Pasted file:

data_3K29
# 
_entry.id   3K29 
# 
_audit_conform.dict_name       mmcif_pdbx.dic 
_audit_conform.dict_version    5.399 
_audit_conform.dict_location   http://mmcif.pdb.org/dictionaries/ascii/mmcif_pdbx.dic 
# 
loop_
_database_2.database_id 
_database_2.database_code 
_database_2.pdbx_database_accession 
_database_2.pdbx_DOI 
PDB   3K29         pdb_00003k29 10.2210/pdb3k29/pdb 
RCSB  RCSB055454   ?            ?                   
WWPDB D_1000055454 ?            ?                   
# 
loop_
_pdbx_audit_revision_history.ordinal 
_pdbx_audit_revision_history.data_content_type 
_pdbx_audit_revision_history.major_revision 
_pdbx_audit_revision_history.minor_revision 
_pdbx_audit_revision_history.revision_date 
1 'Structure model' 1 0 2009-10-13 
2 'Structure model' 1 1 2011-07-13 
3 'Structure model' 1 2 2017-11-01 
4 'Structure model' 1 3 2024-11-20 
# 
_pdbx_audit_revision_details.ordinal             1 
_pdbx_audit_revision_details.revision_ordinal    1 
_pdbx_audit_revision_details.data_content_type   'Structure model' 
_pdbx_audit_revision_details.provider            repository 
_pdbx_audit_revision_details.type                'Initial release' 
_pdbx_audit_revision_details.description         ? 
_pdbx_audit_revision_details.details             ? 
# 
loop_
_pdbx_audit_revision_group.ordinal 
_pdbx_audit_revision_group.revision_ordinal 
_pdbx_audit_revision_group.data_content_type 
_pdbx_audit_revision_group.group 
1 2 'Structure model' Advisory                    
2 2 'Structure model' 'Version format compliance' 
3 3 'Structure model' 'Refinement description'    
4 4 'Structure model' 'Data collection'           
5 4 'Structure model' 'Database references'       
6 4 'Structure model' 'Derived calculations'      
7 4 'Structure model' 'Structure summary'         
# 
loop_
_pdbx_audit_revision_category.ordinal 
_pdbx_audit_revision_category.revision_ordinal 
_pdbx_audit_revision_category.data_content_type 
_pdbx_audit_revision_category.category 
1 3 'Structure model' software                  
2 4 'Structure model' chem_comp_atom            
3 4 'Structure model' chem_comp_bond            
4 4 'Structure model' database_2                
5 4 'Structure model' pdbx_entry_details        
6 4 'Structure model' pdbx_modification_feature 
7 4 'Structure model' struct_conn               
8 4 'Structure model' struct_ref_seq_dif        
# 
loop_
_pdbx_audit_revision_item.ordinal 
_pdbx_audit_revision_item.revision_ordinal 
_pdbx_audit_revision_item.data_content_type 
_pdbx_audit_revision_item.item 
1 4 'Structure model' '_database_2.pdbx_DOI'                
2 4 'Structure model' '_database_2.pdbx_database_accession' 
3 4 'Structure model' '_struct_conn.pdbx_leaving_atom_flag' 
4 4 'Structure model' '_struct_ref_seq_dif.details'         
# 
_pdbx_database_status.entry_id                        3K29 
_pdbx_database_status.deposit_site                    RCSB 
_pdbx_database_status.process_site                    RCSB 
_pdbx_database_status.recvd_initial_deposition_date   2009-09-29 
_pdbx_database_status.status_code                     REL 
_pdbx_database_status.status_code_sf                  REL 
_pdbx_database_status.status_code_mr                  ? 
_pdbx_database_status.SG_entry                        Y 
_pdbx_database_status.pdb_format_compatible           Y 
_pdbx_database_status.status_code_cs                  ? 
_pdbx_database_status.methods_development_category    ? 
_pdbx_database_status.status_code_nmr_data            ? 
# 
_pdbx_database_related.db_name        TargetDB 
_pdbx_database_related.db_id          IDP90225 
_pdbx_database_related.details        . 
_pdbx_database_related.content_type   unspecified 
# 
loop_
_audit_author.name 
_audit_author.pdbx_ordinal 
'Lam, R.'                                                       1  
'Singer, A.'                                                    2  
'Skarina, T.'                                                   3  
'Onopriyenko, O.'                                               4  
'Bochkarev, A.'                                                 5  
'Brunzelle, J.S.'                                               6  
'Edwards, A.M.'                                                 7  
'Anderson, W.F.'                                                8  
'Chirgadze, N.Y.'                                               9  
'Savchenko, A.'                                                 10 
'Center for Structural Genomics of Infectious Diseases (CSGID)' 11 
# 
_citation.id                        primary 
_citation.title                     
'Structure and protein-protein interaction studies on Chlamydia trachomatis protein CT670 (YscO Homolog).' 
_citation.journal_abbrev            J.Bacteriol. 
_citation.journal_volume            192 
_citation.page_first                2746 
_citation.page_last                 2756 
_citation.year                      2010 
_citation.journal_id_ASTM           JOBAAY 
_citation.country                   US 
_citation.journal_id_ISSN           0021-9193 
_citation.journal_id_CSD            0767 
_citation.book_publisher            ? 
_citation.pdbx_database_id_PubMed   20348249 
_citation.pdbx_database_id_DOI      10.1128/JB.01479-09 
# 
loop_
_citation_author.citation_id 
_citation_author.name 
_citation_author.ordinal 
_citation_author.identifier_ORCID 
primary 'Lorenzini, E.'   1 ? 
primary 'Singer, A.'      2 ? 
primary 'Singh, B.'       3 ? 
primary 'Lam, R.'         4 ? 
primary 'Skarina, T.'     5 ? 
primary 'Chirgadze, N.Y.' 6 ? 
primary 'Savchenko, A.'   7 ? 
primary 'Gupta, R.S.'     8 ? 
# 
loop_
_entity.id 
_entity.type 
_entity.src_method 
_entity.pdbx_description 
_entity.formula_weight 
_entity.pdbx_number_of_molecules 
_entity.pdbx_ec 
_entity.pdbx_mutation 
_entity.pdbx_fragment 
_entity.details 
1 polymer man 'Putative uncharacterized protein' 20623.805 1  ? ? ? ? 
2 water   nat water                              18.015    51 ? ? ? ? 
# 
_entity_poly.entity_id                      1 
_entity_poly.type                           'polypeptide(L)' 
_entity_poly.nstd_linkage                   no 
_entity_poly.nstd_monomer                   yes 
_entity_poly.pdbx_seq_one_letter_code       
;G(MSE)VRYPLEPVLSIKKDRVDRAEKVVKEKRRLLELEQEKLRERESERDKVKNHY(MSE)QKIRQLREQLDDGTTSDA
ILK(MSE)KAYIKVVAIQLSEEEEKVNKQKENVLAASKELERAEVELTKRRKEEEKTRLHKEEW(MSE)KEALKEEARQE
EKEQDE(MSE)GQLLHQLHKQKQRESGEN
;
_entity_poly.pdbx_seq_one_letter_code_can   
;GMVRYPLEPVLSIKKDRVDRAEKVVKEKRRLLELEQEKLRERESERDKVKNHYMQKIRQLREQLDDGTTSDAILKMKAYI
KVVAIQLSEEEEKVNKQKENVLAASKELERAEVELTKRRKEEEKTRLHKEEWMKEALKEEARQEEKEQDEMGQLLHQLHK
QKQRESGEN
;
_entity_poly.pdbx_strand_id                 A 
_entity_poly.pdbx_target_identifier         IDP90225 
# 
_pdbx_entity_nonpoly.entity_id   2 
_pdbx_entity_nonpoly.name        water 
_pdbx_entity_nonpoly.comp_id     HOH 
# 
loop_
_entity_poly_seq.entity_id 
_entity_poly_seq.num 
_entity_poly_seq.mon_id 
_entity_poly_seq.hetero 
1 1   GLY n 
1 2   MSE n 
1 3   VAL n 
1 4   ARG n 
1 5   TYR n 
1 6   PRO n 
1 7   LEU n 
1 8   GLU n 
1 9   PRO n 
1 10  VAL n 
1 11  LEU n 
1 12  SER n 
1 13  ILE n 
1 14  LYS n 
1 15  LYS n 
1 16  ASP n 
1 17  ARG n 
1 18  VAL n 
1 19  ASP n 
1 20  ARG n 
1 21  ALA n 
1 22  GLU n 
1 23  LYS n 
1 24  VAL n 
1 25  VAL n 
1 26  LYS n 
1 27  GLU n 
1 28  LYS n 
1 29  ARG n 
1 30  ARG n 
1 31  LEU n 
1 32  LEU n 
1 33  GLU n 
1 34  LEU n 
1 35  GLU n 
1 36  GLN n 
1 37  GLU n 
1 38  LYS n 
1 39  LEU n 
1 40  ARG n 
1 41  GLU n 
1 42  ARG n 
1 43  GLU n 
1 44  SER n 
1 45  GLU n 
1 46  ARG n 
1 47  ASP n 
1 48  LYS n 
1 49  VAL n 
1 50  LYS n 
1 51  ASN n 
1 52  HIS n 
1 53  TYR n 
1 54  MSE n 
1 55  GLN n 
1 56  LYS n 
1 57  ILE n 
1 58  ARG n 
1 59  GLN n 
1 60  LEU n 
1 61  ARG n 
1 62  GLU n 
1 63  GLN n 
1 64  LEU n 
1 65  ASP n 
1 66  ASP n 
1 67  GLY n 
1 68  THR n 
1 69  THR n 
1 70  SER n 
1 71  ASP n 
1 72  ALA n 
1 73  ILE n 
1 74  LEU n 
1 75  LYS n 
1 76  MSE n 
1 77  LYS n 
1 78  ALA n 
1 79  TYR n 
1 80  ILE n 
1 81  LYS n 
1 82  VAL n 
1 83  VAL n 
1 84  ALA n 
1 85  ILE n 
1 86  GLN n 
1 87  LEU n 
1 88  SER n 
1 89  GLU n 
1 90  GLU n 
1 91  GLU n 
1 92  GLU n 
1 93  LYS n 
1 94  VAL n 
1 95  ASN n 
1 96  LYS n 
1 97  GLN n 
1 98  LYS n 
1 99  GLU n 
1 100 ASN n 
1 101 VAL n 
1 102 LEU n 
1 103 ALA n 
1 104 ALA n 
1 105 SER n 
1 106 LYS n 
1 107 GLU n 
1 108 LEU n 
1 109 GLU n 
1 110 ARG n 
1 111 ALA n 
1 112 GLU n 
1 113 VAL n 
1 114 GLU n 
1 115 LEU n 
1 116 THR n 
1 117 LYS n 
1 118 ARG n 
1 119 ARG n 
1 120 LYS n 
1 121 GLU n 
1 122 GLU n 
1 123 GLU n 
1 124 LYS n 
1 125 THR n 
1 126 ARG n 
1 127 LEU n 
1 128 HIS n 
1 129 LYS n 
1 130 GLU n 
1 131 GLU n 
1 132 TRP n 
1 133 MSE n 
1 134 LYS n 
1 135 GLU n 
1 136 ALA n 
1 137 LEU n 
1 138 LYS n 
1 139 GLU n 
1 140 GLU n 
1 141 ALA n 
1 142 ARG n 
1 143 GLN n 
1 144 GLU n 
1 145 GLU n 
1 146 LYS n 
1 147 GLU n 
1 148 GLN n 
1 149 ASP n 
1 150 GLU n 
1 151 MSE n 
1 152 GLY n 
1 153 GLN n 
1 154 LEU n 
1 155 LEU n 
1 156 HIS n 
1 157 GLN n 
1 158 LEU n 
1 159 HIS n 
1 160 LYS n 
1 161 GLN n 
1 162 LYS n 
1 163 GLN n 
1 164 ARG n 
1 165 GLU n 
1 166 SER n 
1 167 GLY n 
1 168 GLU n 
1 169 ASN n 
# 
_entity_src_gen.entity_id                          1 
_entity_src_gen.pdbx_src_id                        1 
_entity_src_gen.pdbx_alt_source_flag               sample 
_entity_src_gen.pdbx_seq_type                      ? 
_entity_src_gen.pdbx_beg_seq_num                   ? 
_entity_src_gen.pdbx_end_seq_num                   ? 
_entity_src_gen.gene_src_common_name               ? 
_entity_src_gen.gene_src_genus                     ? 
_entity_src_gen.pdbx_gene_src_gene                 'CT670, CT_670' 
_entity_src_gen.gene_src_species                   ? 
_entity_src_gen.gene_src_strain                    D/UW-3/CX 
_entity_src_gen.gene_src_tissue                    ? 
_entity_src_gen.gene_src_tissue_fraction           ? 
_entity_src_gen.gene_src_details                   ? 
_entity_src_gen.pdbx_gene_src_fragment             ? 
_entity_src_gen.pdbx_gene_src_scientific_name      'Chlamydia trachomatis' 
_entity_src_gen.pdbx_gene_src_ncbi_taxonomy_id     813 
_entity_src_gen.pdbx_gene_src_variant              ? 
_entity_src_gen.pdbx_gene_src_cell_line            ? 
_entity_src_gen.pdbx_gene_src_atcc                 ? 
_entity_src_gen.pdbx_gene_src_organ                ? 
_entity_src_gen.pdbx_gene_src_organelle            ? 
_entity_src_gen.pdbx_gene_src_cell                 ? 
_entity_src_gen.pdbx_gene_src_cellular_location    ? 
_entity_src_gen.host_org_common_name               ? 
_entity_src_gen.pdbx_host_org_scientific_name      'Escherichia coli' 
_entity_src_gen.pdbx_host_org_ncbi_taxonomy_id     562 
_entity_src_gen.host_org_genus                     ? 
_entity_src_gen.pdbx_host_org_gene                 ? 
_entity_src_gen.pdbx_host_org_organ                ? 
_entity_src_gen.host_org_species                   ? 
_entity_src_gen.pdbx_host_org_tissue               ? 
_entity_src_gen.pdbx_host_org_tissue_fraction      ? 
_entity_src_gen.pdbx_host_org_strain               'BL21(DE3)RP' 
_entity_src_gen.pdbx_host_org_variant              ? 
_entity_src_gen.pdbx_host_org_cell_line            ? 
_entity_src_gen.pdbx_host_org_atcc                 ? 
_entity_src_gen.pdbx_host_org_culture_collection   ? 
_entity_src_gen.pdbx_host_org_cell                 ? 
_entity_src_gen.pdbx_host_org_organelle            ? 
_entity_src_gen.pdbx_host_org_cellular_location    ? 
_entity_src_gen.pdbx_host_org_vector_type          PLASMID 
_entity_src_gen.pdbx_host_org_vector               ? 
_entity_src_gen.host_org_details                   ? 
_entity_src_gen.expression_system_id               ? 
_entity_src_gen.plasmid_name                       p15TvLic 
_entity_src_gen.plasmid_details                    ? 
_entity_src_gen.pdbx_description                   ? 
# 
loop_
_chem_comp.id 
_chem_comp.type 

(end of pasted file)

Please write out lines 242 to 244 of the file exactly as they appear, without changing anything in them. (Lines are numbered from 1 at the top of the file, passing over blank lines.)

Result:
1 66  ASP n 
1 67  GLY n 
1 68  THR n 